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Almond Board gets tips from survivalist

Daredevil Bear Grylls braves the desert on his own in a chapter of the Discovery Channel's "Man vs. Wild." (Courtesy Discovery Channel)
Daredevil Bear Grylls braves the desert on his own in a chapter of the Discovery Channel's "Man vs. Wild." (Courtesy Discovery Channel) MCT

What happens when you put a Bear in front of a bunch of almonds?

Well, if the bear in question is famed adventurer Bear Grylls and the almonds are the attendees of the Almond Industry Conference, you've got a recipe for inspiration.

The star of the Discovery Channel series "Man vs. Wild" gave the keynote address Wednesday at the gala dinner for the Almond Board's 37th annual event at the DoubleTree Hotel in Modesto.

For a conference aimed at almond growers, almond researchers, almond machinery manufacturers and all-around almond enthusiasts, bringing a Bear into their midst might seem, well, nuts.

But the outdoor survival specialist and self-professed "almond-lover" has a partnership with the Almond Board to promote its "healthy men" initiative.

Still, Grylls' talk touched less on nuts and more on the inspiration it takes to succeed in any endeavor.

Granted, no one in the room of hundreds at the three-course dinner had accomplished — let alone attempted — most of Grylls' endeavors.

At 35, the TV host has done enough to fill several lifetimes.

He spent three years in the British Special Forces, became the youngest Briton to successfully climb Mount Everest at age 23, circumnavigated the United Kingdom on jet ski, crossed the Atlantic Arctic Ocean on inflatable raft and held an open-air dinner party suspended from a hot air balloon at 25,000 feet.

Also, he once slurped the liquid off of elephant dung as the cameras rolled.

Hey, who wants a second helping of chocolate cake?

Grylls wisely steered clear of discussing the many unappetizing things he has ingested for "Man vs. Wild," including larvae, frogs, snakes, beetles and his own urine.

The topic instead was on his comparatively more polite though physically more challenging ascent of Everest 11 years ago.

Trim and wearing a casual button-up shirt and dark jeans, Bear took the stage and jumped right into his passion for climbing. It started as a boy when he did it to spend time with his father.

"It wasn't that I loved being cold and scared up a mountain," he said, "but if I wanted to be close to (my dad) I had to climb."

Then, in 1996 while serving in the U.K. Special Air Service, he broke his back in three places during a parachuting accident.

While recovering he started to focus on Everest, the highest point on Earth.

"I was just determined to find a way, however hard that was going to be, of making that dream of Everest a reality," he said.

Twelve months later, he started his ascent.

Dramatic account

Grylls' presentation included dramatic photographs from his expedition. But nothing was more dramatic than his personal account of the difficulty it took to climb the 29,030-foot mountain that is so massive it has its own weather system.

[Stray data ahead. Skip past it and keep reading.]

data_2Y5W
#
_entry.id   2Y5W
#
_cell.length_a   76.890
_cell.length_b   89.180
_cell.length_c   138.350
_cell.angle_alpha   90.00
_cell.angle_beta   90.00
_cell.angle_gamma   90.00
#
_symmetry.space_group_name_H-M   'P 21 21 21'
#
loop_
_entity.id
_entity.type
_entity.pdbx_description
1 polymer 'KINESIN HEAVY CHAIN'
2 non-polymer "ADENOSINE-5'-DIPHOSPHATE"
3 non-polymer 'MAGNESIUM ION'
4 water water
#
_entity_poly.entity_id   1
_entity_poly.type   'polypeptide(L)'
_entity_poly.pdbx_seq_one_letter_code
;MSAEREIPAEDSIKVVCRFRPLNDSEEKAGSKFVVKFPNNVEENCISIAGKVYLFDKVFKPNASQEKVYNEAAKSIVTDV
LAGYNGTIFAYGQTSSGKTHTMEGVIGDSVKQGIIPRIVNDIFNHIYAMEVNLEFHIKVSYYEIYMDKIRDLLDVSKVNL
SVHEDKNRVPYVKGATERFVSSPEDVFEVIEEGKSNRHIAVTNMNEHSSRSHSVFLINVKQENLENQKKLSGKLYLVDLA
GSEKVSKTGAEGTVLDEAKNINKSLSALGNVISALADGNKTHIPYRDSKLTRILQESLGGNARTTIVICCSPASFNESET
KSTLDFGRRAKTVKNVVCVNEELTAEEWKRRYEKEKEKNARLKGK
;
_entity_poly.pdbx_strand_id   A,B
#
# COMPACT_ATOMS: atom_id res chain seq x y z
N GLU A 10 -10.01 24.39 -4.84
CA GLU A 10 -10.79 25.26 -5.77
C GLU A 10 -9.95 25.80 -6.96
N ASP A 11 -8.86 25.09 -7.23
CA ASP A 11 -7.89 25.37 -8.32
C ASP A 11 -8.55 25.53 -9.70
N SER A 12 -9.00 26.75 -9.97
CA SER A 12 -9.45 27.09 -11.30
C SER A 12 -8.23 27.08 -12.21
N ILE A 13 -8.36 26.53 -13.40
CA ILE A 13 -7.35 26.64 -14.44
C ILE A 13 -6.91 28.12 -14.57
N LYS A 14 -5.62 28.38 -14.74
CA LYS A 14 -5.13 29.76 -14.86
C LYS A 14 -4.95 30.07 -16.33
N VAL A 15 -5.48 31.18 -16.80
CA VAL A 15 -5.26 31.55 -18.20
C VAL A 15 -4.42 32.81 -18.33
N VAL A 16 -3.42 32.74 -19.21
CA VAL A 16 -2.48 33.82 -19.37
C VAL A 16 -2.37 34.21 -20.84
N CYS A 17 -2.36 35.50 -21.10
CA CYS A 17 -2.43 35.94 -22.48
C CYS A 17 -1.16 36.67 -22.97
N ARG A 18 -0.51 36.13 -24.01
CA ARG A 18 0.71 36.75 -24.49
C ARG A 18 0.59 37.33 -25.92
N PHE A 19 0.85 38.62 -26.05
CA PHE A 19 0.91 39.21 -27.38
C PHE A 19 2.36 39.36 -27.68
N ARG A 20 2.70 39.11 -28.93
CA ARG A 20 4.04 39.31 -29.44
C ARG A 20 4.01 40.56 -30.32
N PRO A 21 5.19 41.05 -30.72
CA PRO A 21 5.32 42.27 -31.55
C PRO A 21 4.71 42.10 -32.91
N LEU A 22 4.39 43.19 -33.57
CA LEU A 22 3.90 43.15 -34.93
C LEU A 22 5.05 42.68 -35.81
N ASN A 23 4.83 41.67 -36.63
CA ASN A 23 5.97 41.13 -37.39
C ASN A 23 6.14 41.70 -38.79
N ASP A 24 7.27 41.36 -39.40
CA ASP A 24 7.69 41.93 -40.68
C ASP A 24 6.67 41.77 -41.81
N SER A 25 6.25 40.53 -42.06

He talked about how hard it was to walk, breathe and even eat once his party reached the perilous "death zone" — which he called "a phenomenally uninspiring name" — above 26,000 feet.

"It's like trying to climb a mountain of treacle (type of molasses) up to your waist whilst trying to give someone a piggyback who is then for good measure trying to stuff a pair of socks in your mouth," he said.

Near the summit, Grylls also passed the body of fellow climber Rob Hall who had died on the mountain in 1996. Everest has some 180 bodies on it from failed attempts, but it's too treacherous to remove them.

"I remember sitting next to Rob, his hair still blowing as if you could nudge him, and he'd stand and he'd climb with me," Grylls said.

Once he and climbing partner Neil Laughton reached the summit, he said, he cried because he had silenced "that big part of me that ever since the hospital never believed I'd be able to do it."

Grylls showed a picture of himself on the summit, hair blown wildly in the wind and oxygen mask on his face.

After accomplishing the feat that since the first successful attempt in 1953 only some 600 people have ever replicated, Grylls said, his mother had a typical reaction after seeing his photo.

"Wouldn't it have been nice if you could have combed your hair for the summit," he said, mimicking her voice.

Grylls still keeps a bottle of snow, now water, that he took from the summit. He said he used it to christen his three children. He attributed his successful expedition to two things: friendship and prayer.

"The difference between ordinary and extraordinary is often just that little word 'extra,' " he said. "Successful people give that little bit extra. That's what this whole conference is about. That little bit extra will keep you, your business and the Almond Board on top."

Bee staff writer Marijke Rowland can be reached at or 578-2284.